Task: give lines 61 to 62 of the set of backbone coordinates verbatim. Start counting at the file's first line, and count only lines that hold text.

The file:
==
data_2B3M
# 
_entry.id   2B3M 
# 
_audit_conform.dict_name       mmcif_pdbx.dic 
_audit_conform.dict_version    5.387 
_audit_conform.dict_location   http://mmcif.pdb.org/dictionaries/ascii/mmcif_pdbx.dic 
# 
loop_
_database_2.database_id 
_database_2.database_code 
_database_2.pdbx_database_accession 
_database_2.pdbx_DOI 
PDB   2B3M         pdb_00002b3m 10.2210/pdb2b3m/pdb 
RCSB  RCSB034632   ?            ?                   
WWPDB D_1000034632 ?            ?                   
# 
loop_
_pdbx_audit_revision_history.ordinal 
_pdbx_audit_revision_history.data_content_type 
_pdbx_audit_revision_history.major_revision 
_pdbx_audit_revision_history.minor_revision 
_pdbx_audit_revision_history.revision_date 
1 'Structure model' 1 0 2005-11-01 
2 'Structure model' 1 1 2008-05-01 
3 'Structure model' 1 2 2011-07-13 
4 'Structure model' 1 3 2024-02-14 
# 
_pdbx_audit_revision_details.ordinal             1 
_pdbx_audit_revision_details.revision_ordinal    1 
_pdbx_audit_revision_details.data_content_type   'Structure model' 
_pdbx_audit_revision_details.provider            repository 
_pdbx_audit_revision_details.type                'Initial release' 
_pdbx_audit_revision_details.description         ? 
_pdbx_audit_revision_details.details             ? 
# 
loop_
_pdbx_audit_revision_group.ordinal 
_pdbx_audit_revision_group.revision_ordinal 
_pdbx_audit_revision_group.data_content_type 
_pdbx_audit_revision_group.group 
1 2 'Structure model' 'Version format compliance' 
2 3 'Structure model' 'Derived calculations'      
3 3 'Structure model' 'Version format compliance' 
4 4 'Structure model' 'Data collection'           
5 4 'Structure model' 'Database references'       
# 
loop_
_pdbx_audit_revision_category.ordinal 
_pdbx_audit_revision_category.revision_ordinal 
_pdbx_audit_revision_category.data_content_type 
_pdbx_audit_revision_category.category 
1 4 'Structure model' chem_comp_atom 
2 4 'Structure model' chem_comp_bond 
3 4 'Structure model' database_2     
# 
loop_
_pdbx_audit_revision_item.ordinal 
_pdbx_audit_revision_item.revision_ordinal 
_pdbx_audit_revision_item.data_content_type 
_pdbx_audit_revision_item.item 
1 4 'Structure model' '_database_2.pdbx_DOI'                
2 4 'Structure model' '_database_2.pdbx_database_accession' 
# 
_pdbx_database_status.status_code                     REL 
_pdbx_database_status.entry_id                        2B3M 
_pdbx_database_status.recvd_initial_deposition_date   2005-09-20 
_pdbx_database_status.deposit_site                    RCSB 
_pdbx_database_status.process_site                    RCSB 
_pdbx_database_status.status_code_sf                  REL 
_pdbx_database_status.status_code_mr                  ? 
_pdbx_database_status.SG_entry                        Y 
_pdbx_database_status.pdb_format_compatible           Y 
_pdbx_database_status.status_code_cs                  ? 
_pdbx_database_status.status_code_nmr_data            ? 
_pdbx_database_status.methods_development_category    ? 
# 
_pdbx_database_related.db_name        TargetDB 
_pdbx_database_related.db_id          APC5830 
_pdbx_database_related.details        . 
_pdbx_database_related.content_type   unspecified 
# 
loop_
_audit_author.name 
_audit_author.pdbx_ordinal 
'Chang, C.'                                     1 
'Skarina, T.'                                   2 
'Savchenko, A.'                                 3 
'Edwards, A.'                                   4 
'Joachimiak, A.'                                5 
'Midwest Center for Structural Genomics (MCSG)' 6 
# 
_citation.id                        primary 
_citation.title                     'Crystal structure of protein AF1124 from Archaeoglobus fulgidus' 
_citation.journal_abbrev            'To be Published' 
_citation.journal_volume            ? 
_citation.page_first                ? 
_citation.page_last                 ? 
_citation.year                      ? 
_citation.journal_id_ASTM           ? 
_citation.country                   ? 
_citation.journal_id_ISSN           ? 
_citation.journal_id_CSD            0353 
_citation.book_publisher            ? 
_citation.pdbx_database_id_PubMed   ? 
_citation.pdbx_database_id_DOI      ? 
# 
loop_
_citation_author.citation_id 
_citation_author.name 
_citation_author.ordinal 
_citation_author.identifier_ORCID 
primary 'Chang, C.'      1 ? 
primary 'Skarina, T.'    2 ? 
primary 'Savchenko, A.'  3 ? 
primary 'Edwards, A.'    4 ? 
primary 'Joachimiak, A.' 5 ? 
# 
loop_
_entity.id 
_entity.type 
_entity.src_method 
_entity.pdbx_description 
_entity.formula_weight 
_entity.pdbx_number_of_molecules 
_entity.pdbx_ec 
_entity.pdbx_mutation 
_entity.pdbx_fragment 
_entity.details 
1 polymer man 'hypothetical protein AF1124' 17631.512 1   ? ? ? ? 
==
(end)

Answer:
_pdbx_audit_revision_item.item 
1 4 'Structure model' '_database_2.pdbx_DOI'                